Born in Edinburgh, Scotland, Morelle Smith grew up in both urban and rural environments and the pattern of moving between these seems to have persisted. The oscillation has increased to include movement between elsewhere and home. Travel has become a rhythm in her life. Morelle’s other ambition was to write and since the eighties, she has been a professional writer of poetry, fiction and non-fiction.
She has a particular interest in the Balkans, her most recent collection of poetry is titled The Ravens and the Lemon Tree, She’s also a translator from French and some of her work has been translated into French, Albanian and Romanian.
Some of her work can be found through links on Rivertrain.
A path leads from the city, up the mountain.
Beyond the pine woods it is stony,
winds in sweeping curves, from left to right.
Among the stones and rocks
grow tufts of spiny grass,
and flowers with spiky leaves.
At each bend in the path
I see the bright red rooftops of Dubrovnik
growing smaller, the surrounding sea
more turquoise and purple blue.
A few drowsy crickets warble,
butterflies drift and soar in the still air.
Late summer sun beats on my shoulders.
At the top there is a long stone wall.
Neat graffiti on an entranceway reads
BEDUINS WERE HEARE.
When I turn the corner,
a wild and freezing wind springs up,
pushes itself at me,
and when I see the inland mountains,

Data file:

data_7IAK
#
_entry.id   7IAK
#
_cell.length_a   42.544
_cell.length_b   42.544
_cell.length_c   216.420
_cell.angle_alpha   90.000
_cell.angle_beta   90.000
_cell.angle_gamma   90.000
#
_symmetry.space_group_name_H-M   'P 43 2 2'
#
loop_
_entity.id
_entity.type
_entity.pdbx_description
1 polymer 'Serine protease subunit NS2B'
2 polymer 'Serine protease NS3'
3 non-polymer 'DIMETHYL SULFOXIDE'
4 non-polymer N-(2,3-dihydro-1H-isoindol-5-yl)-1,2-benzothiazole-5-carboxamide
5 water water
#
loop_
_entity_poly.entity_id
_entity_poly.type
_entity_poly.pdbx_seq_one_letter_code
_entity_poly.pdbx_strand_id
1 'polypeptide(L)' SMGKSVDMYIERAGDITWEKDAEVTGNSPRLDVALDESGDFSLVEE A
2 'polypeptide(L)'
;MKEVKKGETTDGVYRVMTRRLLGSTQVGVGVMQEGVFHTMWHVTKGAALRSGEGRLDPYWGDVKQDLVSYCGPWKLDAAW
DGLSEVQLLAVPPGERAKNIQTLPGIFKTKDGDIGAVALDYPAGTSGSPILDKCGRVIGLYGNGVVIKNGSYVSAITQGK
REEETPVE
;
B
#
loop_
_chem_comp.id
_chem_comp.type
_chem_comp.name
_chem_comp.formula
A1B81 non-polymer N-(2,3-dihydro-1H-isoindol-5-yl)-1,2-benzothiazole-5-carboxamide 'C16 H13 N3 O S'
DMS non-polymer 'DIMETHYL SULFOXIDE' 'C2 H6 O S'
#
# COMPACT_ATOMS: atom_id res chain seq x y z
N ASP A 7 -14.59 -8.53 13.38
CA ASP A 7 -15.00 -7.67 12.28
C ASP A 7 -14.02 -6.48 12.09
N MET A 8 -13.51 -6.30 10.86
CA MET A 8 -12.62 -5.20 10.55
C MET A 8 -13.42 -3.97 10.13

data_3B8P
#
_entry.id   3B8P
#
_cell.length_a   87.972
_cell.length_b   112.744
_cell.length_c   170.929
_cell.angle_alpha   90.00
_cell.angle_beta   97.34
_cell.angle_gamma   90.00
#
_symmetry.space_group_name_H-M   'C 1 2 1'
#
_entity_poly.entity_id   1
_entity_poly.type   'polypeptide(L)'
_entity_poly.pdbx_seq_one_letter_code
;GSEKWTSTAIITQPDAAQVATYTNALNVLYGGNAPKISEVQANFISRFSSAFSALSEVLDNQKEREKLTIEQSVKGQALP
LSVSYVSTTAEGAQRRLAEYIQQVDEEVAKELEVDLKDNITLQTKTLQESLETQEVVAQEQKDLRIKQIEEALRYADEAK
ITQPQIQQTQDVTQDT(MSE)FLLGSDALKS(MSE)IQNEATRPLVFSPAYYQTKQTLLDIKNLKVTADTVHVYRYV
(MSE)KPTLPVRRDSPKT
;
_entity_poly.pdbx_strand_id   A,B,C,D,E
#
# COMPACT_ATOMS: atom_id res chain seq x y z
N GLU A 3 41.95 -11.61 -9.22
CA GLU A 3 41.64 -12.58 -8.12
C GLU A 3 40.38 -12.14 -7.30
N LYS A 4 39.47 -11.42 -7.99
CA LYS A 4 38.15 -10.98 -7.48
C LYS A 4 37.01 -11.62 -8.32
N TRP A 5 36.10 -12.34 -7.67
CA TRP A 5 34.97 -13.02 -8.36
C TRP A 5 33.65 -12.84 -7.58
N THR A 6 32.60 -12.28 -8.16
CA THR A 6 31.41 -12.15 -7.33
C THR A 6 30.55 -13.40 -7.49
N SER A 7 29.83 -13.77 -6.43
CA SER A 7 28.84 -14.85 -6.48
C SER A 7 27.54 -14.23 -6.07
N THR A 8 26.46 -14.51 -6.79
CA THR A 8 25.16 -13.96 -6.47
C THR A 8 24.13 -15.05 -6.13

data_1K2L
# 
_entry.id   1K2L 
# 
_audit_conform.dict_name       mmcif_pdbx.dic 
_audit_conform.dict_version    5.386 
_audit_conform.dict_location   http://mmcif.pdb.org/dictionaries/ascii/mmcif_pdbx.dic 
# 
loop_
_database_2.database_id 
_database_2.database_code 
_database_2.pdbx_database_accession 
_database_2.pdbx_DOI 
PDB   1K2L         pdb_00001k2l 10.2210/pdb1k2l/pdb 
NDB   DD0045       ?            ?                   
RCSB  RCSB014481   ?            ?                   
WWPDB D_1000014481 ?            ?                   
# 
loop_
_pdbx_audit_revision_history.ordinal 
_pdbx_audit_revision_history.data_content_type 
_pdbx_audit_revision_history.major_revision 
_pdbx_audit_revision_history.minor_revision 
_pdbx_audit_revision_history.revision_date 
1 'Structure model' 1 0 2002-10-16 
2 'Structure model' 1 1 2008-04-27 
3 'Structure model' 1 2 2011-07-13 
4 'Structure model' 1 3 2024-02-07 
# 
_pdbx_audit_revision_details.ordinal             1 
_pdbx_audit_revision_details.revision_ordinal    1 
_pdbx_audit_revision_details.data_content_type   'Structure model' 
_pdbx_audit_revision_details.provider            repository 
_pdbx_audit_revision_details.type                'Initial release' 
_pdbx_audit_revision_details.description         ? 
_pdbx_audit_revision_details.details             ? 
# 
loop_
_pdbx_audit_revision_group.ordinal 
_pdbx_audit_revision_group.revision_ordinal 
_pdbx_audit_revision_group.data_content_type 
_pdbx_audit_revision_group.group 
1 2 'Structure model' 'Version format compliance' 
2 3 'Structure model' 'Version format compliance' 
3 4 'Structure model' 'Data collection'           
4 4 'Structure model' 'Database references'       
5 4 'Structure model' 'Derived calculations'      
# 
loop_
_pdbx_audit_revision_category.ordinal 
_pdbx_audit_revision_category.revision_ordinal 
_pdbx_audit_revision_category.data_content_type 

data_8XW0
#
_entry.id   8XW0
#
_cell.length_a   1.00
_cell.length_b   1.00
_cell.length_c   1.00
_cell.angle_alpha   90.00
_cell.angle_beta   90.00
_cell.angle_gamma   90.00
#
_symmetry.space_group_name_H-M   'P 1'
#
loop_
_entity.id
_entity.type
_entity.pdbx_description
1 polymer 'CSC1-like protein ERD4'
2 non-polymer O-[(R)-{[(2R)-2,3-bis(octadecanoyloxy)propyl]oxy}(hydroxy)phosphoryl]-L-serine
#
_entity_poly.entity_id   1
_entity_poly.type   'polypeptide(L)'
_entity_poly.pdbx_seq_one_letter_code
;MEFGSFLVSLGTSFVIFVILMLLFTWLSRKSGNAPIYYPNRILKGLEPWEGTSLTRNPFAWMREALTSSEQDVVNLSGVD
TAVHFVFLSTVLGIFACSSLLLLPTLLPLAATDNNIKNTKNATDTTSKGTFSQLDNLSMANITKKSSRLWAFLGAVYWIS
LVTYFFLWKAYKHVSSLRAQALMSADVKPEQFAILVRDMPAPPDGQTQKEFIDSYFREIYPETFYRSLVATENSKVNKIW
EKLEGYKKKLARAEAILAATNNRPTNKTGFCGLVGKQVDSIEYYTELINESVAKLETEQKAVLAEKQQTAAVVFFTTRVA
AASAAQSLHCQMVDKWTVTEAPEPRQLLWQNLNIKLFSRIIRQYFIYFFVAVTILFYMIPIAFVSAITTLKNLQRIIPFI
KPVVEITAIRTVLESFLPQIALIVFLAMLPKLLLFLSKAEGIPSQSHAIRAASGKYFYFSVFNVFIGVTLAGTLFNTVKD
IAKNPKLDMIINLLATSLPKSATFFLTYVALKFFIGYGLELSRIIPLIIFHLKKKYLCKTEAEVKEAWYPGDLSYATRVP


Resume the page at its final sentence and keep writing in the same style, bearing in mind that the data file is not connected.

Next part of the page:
with their rags of vegetation,
I know where the wind has come from.
I walk past the wall. The view opens out.
The wind is a wild creature, whipping at me.
On one side, a blackened, twisted bunker,
half-collapsed. On the other,
an enormous flawless cross, in cream stone.
This was where they dropped shells on Dubrovnik.
On the rooftops, on the ancient churches,
on the yellow marble streets.
The wind howls and shoves at me,
tries to push me off the mountainside.
Back on the stony mountain path
there is no wind, the fierce and spiky stalks
end in fragile flowers
that butterflies land on,
fold their wings and disappear
into a yellow, grey-green background.
No sound, except the rubbing of the crickets.
By the time I reach the city,
the sky is flushed with pink and violet.
Dubrovnik is built into the hillside
and linking every layer of street and houses
there are flights of steps,
walled and leaned over,
by tree branches, stitched with blossom.
I climb down the layers of steps
and once I’m home,
I go out on the balcony.
A smoky scent, like burning leaves,
drifts up from a garden in the valley.
The first star appears above a patch of lilac sky.
The Ionian Coast Road
The psyche of this country, like the land,
is full of cliffs, ravines and precipices.
For all the space, there is a sense
of being folded and cocooned in rock.
The mind is terraced, like a vineyard,
with beliefs, running as deep as winter
in the frozen footsteps of the valley.
They lie in gorges, painted on rock walls,
reminding you of feelings
that do not belong to you.
You are a slip of their tongue,
you inhale only a flicker of this feeling
and it removes all solid ground.
After that, there is the sea –
roped and gemmed with light,
pale green and salty.
Holding you up like time.
What god is tracking me?
Whether you go with it or resist,
whether you deny it, rush inside it,
revere it or cajole it,
it is there.
To be accepting of either outcome –
there’s a thing.
To not cling, to what you want so much
to be the future.
To not need it to be one thing or the other.
What god is that?
The god of roads or open doorways?
Perhaps it is the salt god,
that floats you on the water.